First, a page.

This book brings together a range of texts and events: nineteenth-century novels and plays, riots on the streets and stages of London, popular games, artwork, criminal profiles and political economy. Tying these topics together is the spectacle created around «Pagan, Turk and Jew», a phrase appearing as early as 1548, and one that came to denominate fictional stand-ins for Irish Catholics, Muslims and Jews during the long nineteenth century.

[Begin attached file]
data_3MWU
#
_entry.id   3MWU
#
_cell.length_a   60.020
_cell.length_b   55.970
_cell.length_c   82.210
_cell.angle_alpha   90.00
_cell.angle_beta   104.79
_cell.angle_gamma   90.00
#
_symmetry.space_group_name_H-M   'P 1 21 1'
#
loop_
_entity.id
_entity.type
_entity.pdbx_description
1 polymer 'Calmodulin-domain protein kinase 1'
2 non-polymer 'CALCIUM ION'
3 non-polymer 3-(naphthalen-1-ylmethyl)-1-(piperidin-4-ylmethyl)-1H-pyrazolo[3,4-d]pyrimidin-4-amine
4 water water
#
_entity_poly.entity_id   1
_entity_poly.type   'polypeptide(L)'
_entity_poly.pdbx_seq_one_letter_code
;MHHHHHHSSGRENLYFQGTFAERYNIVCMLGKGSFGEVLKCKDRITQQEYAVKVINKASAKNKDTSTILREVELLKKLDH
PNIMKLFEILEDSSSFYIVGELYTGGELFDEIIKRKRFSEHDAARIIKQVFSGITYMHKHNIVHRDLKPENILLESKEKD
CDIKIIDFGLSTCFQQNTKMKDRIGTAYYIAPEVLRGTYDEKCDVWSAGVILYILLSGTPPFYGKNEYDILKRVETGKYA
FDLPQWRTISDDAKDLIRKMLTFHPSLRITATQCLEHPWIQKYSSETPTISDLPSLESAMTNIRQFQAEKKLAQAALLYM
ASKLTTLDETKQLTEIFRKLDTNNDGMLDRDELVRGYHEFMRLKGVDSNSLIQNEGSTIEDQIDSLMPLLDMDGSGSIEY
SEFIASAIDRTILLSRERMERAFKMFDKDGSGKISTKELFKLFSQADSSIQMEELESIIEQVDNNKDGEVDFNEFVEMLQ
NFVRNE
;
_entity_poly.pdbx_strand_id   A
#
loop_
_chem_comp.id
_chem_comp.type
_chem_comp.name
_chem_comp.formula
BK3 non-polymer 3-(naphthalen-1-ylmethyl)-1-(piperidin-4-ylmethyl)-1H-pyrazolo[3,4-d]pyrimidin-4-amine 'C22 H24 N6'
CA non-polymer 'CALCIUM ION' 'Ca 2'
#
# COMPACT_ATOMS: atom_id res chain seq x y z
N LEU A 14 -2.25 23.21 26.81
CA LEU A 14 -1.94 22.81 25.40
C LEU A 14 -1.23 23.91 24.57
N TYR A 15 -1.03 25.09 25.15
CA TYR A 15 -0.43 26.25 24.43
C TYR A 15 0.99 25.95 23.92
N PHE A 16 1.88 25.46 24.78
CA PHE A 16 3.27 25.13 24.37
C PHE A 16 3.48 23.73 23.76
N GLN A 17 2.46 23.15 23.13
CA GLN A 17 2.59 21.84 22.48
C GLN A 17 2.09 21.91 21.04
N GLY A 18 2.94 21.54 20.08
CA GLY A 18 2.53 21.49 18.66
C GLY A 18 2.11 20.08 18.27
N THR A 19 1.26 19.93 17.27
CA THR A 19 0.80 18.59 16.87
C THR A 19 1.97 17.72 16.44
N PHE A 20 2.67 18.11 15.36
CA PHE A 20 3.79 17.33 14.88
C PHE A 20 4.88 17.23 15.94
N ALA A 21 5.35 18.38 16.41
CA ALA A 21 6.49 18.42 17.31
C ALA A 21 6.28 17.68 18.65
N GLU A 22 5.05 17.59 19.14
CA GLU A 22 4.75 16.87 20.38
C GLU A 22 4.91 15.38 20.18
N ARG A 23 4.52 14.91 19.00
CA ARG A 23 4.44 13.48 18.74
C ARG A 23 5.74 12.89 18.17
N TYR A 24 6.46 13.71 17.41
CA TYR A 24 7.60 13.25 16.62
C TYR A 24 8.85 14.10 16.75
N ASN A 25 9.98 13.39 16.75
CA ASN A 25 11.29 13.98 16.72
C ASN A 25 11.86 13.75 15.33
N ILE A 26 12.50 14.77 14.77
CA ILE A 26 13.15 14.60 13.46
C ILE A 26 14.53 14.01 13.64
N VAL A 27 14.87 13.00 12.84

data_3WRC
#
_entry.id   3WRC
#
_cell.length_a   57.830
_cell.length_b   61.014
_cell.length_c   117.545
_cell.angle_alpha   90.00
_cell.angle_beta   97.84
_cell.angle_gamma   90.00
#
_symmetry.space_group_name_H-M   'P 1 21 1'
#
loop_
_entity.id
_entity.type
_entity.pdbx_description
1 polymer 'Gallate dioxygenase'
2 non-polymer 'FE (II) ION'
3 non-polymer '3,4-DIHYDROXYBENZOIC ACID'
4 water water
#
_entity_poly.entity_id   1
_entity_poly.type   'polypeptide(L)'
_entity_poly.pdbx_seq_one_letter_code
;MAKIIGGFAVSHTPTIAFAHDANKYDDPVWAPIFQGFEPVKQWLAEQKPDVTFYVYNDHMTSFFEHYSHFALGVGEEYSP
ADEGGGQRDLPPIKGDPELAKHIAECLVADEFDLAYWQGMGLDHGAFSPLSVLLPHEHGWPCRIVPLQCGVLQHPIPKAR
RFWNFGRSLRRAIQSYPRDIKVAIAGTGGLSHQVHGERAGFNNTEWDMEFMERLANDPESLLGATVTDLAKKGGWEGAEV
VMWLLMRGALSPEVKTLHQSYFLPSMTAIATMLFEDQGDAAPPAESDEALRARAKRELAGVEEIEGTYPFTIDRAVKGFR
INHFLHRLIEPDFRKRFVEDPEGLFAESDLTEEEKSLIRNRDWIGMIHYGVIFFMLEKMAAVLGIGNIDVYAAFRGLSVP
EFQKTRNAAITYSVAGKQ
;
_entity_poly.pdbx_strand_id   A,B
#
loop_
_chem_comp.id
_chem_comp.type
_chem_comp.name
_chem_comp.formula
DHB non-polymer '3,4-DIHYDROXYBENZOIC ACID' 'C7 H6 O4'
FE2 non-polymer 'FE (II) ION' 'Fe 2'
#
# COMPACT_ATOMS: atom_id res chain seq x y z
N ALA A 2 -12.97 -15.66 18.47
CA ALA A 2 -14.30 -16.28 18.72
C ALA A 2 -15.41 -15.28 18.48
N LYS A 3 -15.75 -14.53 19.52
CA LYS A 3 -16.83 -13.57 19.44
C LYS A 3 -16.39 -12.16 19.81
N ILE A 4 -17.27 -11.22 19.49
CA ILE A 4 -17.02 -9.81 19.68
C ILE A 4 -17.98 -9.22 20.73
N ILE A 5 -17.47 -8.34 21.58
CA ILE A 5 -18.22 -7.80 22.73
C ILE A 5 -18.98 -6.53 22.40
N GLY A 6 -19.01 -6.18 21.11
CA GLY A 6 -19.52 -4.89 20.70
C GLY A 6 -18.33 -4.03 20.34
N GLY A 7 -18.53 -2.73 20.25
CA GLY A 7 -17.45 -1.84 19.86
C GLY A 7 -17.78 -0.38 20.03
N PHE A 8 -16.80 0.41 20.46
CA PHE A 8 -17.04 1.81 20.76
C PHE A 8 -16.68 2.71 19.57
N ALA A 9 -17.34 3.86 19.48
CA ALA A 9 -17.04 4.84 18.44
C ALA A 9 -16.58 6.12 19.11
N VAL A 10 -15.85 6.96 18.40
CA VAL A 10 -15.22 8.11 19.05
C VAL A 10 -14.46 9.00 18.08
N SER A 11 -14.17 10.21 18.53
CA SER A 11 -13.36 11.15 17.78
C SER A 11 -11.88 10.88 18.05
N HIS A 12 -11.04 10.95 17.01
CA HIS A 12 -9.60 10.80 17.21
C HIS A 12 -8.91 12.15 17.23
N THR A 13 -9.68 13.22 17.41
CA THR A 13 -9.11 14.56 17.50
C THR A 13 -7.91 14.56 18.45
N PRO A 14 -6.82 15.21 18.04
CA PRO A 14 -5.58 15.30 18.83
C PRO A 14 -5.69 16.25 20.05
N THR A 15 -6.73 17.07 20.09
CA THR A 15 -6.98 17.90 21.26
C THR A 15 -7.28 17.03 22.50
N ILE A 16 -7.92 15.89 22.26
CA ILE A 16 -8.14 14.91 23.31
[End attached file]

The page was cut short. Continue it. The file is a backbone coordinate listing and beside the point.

Beginning with the Gordon riots of 1780, these «Others» were objectified as exotic bodies and used oppositionally against one another, both in policy and legislation and in cultural representations. Surveying literary works by Maria Edgeworth and Charles Dickens, as well as the work of lesser known figures such as Richard Cumberland, John Thomas Smith and Patrick Colquhoun, the author studies the role played by racial marking and ethnic stereotyping in the solidification of a post-riot British social body through both real and virtual spaces. Unlike other studies of minority experience and culture that concern a single population, this book casts a wider net, believing racist and religious bias to be a reactionary dynamic, prey to a host of struggles occurring simultaneously that ricochet off one another in the contestatory culture of the Romantic era.